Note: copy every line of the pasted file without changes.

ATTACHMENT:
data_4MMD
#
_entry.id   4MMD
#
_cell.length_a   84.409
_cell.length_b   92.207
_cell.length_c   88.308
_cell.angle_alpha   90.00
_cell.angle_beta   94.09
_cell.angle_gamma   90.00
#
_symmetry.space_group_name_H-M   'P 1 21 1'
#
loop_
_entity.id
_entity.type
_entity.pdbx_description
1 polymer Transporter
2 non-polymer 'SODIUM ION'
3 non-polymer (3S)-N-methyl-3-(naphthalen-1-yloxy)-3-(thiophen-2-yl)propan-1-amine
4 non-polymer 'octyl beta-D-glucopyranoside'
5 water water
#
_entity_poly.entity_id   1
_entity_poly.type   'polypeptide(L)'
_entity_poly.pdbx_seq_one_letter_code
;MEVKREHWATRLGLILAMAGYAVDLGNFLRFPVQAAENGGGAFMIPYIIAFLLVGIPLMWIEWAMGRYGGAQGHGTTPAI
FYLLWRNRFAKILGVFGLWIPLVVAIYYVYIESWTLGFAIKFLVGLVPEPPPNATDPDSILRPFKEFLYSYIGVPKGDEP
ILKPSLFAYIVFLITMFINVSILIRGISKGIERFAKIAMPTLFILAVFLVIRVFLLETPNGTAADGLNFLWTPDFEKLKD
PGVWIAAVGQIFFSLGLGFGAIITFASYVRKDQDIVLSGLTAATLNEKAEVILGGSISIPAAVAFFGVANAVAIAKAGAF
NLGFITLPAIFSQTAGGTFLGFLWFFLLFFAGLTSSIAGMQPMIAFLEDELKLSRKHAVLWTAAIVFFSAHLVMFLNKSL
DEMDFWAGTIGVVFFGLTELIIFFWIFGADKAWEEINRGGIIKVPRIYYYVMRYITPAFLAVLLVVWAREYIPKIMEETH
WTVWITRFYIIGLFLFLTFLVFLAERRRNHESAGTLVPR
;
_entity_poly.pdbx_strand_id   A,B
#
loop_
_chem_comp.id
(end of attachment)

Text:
data_4MMD
#
_entry.id   4MMD
#
_cell.length_a   84.409
_cell.length_b   92.207
_cell.length_c   88.308
_cell.angle_alpha   90.00
_cell.angle_beta   94.09
_cell.angle_gamma   90.00
#
_symmetry.space_group_name_H-M   'P 1 21 1'
#
loop_
_entity.id
_entity.type
_entity.pdbx_description
1 polymer Transporter
2 non-polymer 'SODIUM ION'
3 non-polymer (3S)-N-methyl-3-(naphthalen-1-yloxy)-3-(thiophen-2-yl)propan-1-amine
4 non-polymer 'octyl beta-D-glucopyranoside'
5 water water
#
_entity_poly.entity_id   1
_entity_poly.type   'polypeptide(L)'
_entity_poly.pdbx_seq_one_letter_code
;MEVKREHWATRLGLILAMAGYAVDLGNFLRFPVQAAENGGGAFMIPYIIAFLLVGIPLMWIEWAMGRYGGAQGHGTTPAI
FYLLWRNRFAKILGVFGLWIPLVVAIYYVYIESWTLGFAIKFLVGLVPEPPPNATDPDSILRPFKEFLYSYIGVPKGDEP
ILKPSLFAYIVFLITMFINVSILIRGISKGIERFAKIAMPTLFILAVFLVIRVFLLETPNGTAADGLNFLWTPDFEKLKD
PGVWIAAVGQIFFSLGLGFGAIITFASYVRKDQDIVLSGLTAATLNEKAEVILGGSISIPAAVAFFGVANAVAIAKAGAF
NLGFITLPAIFSQTAGGTFLGFLWFFLLFFAGLTSSIAGMQPMIAFLEDELKLSRKHAVLWTAAIVFFSAHLVMFLNKSL
DEMDFWAGTIGVVFFGLTELIIFFWIFGADKAWEEINRGGIIKVPRIYYYVMRYITPAFLAVLLVVWAREYIPKIMEETH
WTVWITRFYIIGLFLFLTFLVFLAERRRNHESAGTLVPR
;
_entity_poly.pdbx_strand_id   A,B
#
loop_
_chem_comp.id